GDJ Detective – What we found in a shoebox

It was a long journey. We started with a paragraph book, just like a base game of Sherlock Holmes Consulting Detective, and then we began to develop the idea and look for improvements.


The one thing that has always bothered me are these moments where players are snatching the paragraph booklet from each other. One person was reading, the other wanted to cross-reference something, but there was only one book, and they had to wait to get it. And because from the very beginning, I wanted Detective to be more gamified and I wanted it to have a stronger game structure, we knew we should work on this booklet thing.

The first solution was straightforward. We created three separate books. The one was all about the hard evidence and laboratory. The other was about talkin’. We had all interrogations and questioning paragraphs there. The last one was the true detective work – it covered crime scenes and in general field work paragraphs. Each booklet covered a different type of clues.

We then created characters, each of them had a dedicated icon representing a unique ability. One character was better at talking with suspects, the other was all about the laboratory. And then we added a small ‘There is more’ icons to some of the paragraphs – if a player who had skill read it, he could read an additional section and learn more.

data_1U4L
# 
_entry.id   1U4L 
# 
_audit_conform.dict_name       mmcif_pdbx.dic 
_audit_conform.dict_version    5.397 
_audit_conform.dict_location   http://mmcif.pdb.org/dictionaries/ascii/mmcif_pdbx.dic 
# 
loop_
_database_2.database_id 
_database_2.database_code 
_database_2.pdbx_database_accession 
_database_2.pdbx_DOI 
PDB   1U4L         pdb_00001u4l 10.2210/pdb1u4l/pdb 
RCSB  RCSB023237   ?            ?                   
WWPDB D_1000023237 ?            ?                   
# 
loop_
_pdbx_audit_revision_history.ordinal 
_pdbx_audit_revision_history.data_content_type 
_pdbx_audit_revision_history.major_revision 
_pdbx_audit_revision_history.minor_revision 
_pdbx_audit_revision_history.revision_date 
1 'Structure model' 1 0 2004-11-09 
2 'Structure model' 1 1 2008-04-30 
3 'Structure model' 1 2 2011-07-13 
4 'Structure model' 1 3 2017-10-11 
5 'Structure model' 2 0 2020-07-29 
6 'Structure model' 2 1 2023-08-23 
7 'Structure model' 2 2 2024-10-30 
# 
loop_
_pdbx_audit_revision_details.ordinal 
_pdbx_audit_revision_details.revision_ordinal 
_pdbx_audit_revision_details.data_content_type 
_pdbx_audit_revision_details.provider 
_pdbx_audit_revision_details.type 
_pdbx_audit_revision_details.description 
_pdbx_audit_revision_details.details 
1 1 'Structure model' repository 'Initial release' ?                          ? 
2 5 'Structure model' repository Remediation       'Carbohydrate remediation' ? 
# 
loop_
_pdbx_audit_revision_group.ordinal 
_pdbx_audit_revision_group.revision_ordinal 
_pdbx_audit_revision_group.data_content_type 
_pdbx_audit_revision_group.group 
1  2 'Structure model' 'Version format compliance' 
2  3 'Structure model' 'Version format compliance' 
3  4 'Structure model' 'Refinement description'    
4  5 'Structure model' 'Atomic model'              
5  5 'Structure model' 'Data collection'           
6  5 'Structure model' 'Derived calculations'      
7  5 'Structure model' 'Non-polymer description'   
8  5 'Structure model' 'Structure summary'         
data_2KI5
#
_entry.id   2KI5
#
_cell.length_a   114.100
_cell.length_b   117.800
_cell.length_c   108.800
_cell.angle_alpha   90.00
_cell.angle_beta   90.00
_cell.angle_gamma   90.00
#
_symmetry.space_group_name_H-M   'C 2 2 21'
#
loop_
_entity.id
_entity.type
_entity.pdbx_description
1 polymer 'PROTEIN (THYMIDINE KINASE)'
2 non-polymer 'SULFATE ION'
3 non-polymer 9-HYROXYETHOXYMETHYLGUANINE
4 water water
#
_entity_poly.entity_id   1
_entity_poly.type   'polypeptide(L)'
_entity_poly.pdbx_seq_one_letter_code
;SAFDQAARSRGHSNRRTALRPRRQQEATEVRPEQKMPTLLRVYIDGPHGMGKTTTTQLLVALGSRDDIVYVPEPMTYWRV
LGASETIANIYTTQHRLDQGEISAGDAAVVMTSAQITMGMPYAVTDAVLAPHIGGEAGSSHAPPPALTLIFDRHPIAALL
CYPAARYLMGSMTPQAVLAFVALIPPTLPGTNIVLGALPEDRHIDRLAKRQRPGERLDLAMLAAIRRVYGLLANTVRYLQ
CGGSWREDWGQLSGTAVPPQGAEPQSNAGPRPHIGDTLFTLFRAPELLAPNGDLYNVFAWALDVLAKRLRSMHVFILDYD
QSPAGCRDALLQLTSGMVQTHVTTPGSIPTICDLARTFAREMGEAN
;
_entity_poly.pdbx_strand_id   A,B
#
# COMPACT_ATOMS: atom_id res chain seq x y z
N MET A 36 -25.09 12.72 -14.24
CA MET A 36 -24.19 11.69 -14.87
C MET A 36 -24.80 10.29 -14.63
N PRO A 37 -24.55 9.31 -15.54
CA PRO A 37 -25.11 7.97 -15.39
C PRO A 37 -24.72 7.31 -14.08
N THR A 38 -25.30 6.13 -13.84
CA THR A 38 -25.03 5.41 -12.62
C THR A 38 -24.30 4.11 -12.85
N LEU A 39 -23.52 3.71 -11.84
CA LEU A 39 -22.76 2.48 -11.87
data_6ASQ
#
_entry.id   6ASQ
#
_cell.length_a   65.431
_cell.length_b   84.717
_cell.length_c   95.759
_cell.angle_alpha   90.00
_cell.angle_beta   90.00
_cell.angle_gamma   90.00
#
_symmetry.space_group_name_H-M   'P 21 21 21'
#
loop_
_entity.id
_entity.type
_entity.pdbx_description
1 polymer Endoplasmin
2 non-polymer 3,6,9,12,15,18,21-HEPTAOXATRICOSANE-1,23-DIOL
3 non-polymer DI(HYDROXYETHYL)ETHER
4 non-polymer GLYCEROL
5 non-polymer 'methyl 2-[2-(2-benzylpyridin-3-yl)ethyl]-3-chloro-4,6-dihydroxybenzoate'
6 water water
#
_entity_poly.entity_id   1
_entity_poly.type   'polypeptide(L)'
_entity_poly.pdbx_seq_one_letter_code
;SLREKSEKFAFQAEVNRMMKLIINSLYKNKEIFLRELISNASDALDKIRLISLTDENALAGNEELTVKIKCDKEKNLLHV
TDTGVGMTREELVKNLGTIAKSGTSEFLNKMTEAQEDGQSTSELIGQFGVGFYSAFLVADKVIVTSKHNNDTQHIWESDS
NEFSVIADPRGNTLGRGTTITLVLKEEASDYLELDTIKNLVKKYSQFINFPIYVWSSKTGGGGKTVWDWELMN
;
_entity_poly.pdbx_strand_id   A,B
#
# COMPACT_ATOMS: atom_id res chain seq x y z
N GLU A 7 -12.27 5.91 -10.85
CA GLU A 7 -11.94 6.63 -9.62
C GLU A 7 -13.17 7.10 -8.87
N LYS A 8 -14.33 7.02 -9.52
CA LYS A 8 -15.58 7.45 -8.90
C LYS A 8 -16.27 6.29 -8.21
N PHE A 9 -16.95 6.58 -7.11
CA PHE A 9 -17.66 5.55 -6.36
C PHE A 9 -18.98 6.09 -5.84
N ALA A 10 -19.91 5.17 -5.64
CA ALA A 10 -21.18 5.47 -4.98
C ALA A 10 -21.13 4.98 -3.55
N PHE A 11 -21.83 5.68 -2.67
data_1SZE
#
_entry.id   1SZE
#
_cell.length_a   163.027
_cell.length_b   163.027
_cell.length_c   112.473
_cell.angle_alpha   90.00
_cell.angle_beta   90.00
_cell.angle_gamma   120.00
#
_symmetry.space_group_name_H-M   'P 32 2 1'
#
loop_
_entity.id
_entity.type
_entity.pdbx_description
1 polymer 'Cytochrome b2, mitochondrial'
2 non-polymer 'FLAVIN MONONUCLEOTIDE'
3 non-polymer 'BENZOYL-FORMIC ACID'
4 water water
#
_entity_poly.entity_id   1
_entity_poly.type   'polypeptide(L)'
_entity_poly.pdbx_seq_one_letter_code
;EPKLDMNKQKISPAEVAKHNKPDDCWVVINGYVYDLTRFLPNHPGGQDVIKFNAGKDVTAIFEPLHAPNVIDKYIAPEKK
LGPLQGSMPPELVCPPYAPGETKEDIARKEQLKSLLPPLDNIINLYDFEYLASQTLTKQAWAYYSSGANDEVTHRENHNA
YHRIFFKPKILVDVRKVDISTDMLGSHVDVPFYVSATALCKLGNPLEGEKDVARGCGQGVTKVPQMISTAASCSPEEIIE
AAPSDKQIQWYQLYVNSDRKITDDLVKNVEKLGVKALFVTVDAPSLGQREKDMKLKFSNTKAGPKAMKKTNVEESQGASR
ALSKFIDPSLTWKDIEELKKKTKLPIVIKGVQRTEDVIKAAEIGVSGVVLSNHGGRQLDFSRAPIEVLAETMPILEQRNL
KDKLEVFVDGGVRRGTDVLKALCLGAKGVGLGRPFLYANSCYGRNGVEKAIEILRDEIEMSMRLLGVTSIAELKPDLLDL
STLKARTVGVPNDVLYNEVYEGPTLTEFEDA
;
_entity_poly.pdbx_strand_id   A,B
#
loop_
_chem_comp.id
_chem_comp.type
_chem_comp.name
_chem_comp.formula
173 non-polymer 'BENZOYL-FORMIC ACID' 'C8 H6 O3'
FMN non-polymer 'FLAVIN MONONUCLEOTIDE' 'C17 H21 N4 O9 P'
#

That was it. Each player was holding their own booklet, they felt like specialists. In one small decision, we solved two issues. No more snatching paragraph book, and additionally this fantastic feeling of players, the feel of ‘Trust me, I am good AT THIS.’


We played that way for a couple of months. And then Przemysław came to the office with Case #2, but instead of three booklets, he put on the table a shoebox.

You should see my face at that moment. I made this “WTF, dude?!” impression, but he just smiled and opened the box.

Inside the box, he had all the paragraphs from the booklet cut into small sheets of paper, organized by numbers, with awesome looking cardboard dividers every 25 numbers. It looked just freakin’ awesome, it looked like I was at a police department and somebody opened a drawer full of different files.

He bought me with this idea in a heartbeat. I took the box, and that’s how we were play-testing for the next few weeks. I loved it. It was super thematic, each time players wanted to read a paragraph, they had to browse files in the shoebox. I know it sounds funny, but man, that was a very cool experience.


That weekend I was playtesting at the private convention, and on my way home, the shoebox got damaged. I came back, I took all the paragraphs from the box, put them in a stack on the table and trashed the shoebox. When I was looking for a new box to store all of it, I looked at the table, at the stack of all the cards.

It was a deck. I was looking at the deck of cards. And at that very moment, I understood. The room spin. In a split second, everything changed. It was a deck. These were cards. We were designing a card game. The possibilities were endless. The next chapter in development has begun.

Originally posted on BTTS Blog on BGG Forum. Click here to read there!


We are bookworms. Movie maniacs. Story addicts. We grew up reading Tolkien, Howard, Herbert, Dick, Lem… We were watching Willow, Blade Runner, Never Ending Story, Robin Hood…

And yet, we don’t write books… we don’t make movies. We don’t make those things, because we make games. We make games that tell stories.